LONDON: Theresa May will announce a sweeping review of post-18 education as she admits to serious concerns about a system that leaves the poorest students in England with the highest debt.
The Prime Minister will acknowledge the current system of university tuition fees of up to £9,250 a year had not resulted in the “competitive” market that had been expected and instead “we now have one of the most expensive systems” in the world.
The Government-led review, supported by an independent chair and panel, will look at all aspects of student funding, including the maintenance support available to help with the cost of living.
In a speech she will say the goal of making university accessible to teenagers from all backgrounds “is not made easier by a funding system which leaves students from the lowest-income households bearing the highest levels of debt, with many graduates left questioning the return they get for their investment”.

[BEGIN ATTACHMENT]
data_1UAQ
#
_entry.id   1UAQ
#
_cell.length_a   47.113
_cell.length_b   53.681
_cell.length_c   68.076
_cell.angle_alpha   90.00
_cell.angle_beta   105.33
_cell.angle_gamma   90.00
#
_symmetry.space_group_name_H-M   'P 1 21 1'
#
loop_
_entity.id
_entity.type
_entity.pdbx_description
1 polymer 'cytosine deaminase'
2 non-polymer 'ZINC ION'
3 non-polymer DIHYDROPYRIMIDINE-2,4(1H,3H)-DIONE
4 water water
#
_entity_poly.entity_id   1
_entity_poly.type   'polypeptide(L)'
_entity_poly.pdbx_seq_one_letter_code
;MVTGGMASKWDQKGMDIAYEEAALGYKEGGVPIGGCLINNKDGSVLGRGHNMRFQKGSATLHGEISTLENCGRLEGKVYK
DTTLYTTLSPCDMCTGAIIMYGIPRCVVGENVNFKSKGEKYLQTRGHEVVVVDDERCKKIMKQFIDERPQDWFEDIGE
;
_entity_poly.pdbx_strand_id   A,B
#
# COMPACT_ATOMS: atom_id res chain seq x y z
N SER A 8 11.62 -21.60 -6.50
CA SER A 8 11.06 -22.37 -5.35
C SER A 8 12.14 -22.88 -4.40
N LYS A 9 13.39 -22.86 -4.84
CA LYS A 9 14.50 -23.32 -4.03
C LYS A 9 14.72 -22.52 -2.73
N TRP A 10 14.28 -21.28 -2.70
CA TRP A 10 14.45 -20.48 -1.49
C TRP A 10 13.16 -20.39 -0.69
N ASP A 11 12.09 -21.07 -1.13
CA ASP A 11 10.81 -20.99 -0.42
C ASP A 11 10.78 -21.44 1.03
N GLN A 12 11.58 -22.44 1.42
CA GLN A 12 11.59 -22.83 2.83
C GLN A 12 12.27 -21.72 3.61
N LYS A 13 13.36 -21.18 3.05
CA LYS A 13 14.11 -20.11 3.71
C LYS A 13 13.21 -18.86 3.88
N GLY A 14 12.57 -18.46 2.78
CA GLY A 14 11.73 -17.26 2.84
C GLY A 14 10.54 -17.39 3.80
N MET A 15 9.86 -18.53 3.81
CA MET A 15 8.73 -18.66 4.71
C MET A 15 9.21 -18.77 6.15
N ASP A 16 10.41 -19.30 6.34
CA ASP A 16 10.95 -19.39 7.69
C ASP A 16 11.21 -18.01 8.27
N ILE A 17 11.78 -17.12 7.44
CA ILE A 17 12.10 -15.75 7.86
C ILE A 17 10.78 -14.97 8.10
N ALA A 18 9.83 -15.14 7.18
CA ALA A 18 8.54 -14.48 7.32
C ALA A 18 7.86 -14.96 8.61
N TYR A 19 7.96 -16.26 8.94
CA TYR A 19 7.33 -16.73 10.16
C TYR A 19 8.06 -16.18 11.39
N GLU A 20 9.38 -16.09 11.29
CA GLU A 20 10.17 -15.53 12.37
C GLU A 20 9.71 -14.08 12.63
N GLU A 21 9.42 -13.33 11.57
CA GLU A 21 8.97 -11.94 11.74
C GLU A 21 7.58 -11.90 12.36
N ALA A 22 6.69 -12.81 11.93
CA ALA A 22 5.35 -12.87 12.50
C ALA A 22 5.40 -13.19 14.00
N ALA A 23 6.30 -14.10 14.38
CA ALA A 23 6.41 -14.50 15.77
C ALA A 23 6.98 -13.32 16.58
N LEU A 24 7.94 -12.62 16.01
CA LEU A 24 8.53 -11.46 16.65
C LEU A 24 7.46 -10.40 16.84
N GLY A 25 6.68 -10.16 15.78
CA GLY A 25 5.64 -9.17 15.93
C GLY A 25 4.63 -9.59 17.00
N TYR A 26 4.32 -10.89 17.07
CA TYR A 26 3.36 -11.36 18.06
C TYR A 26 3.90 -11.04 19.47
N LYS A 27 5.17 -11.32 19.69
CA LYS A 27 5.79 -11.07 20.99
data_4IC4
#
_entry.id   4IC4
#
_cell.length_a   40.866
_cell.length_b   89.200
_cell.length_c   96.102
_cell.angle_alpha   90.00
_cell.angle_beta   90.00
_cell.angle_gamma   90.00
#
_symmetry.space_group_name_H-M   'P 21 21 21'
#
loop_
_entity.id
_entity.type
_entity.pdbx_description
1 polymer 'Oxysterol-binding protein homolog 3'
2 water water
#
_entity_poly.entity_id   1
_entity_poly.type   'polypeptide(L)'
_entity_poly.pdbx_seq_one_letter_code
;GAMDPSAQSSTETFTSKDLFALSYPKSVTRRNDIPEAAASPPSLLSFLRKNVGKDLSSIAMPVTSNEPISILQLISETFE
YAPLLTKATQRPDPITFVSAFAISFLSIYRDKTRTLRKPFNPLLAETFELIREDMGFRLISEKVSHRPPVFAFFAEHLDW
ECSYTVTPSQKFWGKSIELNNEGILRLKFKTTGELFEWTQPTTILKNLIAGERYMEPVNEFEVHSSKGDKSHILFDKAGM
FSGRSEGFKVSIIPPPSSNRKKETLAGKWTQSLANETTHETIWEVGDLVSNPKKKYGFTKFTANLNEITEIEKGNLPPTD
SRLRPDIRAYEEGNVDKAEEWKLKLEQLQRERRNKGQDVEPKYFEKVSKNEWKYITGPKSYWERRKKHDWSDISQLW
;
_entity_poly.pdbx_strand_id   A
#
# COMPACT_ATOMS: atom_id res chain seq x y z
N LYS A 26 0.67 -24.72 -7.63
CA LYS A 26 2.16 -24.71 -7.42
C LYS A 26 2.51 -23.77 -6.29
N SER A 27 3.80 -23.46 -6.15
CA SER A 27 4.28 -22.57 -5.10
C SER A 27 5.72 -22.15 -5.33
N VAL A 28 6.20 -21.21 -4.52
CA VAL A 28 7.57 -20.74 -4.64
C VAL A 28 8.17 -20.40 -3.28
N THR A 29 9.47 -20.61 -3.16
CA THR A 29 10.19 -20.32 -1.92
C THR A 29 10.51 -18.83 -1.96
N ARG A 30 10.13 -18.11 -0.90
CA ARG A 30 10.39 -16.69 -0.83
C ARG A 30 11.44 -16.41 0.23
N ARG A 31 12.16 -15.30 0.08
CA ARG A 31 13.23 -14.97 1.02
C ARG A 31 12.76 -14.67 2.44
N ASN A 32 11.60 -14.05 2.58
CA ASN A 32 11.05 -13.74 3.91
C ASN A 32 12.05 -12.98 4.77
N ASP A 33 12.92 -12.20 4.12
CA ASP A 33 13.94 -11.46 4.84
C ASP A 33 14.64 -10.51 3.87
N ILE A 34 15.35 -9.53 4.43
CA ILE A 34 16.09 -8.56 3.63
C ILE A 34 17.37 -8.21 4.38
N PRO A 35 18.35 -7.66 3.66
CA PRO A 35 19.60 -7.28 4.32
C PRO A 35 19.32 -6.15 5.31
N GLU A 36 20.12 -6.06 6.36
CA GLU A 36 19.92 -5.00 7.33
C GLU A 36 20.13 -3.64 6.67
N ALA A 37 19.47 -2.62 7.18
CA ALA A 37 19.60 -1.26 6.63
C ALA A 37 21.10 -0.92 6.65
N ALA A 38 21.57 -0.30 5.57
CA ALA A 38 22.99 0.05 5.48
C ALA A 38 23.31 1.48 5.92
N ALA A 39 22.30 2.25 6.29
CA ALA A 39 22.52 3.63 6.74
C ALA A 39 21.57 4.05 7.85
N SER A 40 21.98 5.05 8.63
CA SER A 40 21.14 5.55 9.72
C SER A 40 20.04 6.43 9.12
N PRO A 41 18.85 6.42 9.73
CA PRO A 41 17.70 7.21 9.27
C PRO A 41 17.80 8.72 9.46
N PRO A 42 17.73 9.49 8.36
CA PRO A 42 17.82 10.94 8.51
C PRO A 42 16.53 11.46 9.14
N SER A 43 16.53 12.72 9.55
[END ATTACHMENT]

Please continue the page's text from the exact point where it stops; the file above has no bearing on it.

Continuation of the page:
The review comes amid widespread concern about the debt burden on students and the high interest rates, currently 6.1%, on loans.
Mrs May will acknowledge the concerns of students, parents and grandparents about the lev
“The competitive market between universities which the system of variable tuition fees envisaged has simply not emerged,” she will say.
“All but a handful of universities charge the maximum possible fees for undergraduate courses.
“Three year courses remain the norm. And the level of fees charged do not relate to the cost or quality of the course.
“We now have one of the most expensive systems of university tuition in the world.”
Former education secretary Justine Greening has urged the Government to reintroduce maintenance grants for poorer students.
Mrs May said the review will “examine how we can give people from disadvantaged backgrounds an equal chance to succeed” which includes “how disadvantaged students and learners receive maintenance support, both from Government and universities and colleges”.